A judgment must be distinguished from an opinion.  The latter is an informal expression of the views of the court and cannot prevail against its final order or decision.  While the two may be combined in one instrument, the opinion forms no part of the judgment.  So there is a distinction between the findings and conclusions of a court and its Judgment. While they may constitute its decision and amount to the rendition of a judgment, they are not the judgment itself.  It is not infrequent that the grounds of a decision fail to reflect the exact views of the court, especially those of concurring justices in a collegiate court.  We often encounter in judicial decisions lapses, findings, loose statements and generalities which do not bear on the issues or are apparently opposed to the otherwise sound and considered result reached by the court as expressed in the dispositive part, so called, of the decision.[7]  

 

          Applying the foregoing argument to the Santiago case, it immediately becomes apparent that the disposition in the latter case categorically made permanent the December 18, 1996 Temporary Restraining Order issued against the COMELEC in the Delfin petition but did NOT formally incorporate therein any directive PERMANENTLY enjoining the COMELEC “from entertaining or taking cognizance of any petition for initiative on amendments.”  Undeniably, the perpetual proscription against the COMELEC from assuming jurisdiction over any other petition on Charter Change through a People’s Initiative is just a conclusion and cannot bind the poll body, for such unending ban would trench on its constitutional power to enforce and administer all laws and regulations relative to the conduct of an election, plebiscite, initiative, referendum and recall under Section 2, Article IX of the Constitution.  RA 6735 gave the COMELEC the jurisdiction to determine the sufficiency of the petition on the initiative under Section 8, Rule 11 and the form of the petition under Section 3, Rule I; hence, it cannot be barred from entertaining any such petition. 

 

In sum, the COMELEC still retains its jurisdiction to take cognizance of any petition on initiative under RA 6735 and it can rule on the petition and its action can only be passed upon by the Court when the same is elevated through a petition for certiorari.  COMELEC cannot be barred from acting on said petitions since jurisdiction is conferred by law (RA 6735) and said law has not been declared unconstitutional and hence still valid though considered inadequate in the Santiago case.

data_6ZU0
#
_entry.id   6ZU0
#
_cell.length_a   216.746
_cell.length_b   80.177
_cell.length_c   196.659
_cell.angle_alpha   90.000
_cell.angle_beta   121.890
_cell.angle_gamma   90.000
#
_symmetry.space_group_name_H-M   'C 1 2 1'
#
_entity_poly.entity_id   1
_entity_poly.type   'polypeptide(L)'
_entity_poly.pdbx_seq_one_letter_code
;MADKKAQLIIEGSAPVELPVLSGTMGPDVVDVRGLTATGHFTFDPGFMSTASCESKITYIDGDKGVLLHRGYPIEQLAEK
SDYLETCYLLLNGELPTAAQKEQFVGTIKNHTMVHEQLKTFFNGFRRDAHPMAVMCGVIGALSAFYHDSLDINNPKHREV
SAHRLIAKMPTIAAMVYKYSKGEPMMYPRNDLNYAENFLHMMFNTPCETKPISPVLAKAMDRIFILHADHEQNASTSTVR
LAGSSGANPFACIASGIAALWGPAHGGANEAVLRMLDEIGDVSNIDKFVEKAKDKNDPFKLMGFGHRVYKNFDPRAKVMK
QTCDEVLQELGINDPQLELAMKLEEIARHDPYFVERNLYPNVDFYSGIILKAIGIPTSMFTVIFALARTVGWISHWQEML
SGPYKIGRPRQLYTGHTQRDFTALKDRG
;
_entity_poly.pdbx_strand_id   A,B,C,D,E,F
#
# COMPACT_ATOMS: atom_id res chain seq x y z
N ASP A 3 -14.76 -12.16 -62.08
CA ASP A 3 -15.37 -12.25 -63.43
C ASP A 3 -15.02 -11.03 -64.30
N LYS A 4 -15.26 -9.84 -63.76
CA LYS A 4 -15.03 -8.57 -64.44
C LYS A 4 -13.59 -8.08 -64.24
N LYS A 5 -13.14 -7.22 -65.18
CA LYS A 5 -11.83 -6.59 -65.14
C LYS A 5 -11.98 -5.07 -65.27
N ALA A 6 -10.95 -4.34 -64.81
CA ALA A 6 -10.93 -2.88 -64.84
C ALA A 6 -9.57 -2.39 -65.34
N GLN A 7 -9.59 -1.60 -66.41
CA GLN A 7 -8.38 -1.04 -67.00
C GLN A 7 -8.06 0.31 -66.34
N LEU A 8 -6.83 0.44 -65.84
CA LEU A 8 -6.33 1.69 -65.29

Respondents, however, claim that the Court in the subsequent case of PIRMA v. Commission on Elections[8] confirmed the statement of the Court in the Santiago case that the COMELEC was “permanently enjoined from entertaining or taking cognizance of any petition for initiative on amendments.”  Much reliance is placed on the ruling contained in a Minute Resolution which reads:

 

 

      The Court ruled, first, by a unanimous vote, that no grave abuse of Discretion could be attributed to the public respondent COMELEC in Dismissing the petition filed by PIRMA therein, it appearing that it only Complied with the DISPOSITIONS in the Decision of this Court in G.R. No. 127325, promulgated on March 19, 1997, and its Resolution of June 10, 1997.

 

 

 

Take note that the Court specifically referred to “dispositions” in the March 19, 1997 Decision.  To reiterate, the dispositions in the Santiago case decision refer specifically to the December 18, 1996 TRO being made permanent against the COMELEC but do not pertain to a permanent injunction against any other petition for initiative on amendment.  Thus, what was confirmed or even affirmed  in the Minute Resolution in the PIRMA case pertains solely to the December 18, 1996 TRO which became permanent, the declaration of the inadequacy of RA 6735, and the annulment of certain parts of Resolution No. 2300 but certainly not the alleged perpetual injunction against the initiative petition.  Thus, the resolution in the PIRMA case cannot be considered res judicata to the Lambino petition. 

 

Amendment or Revision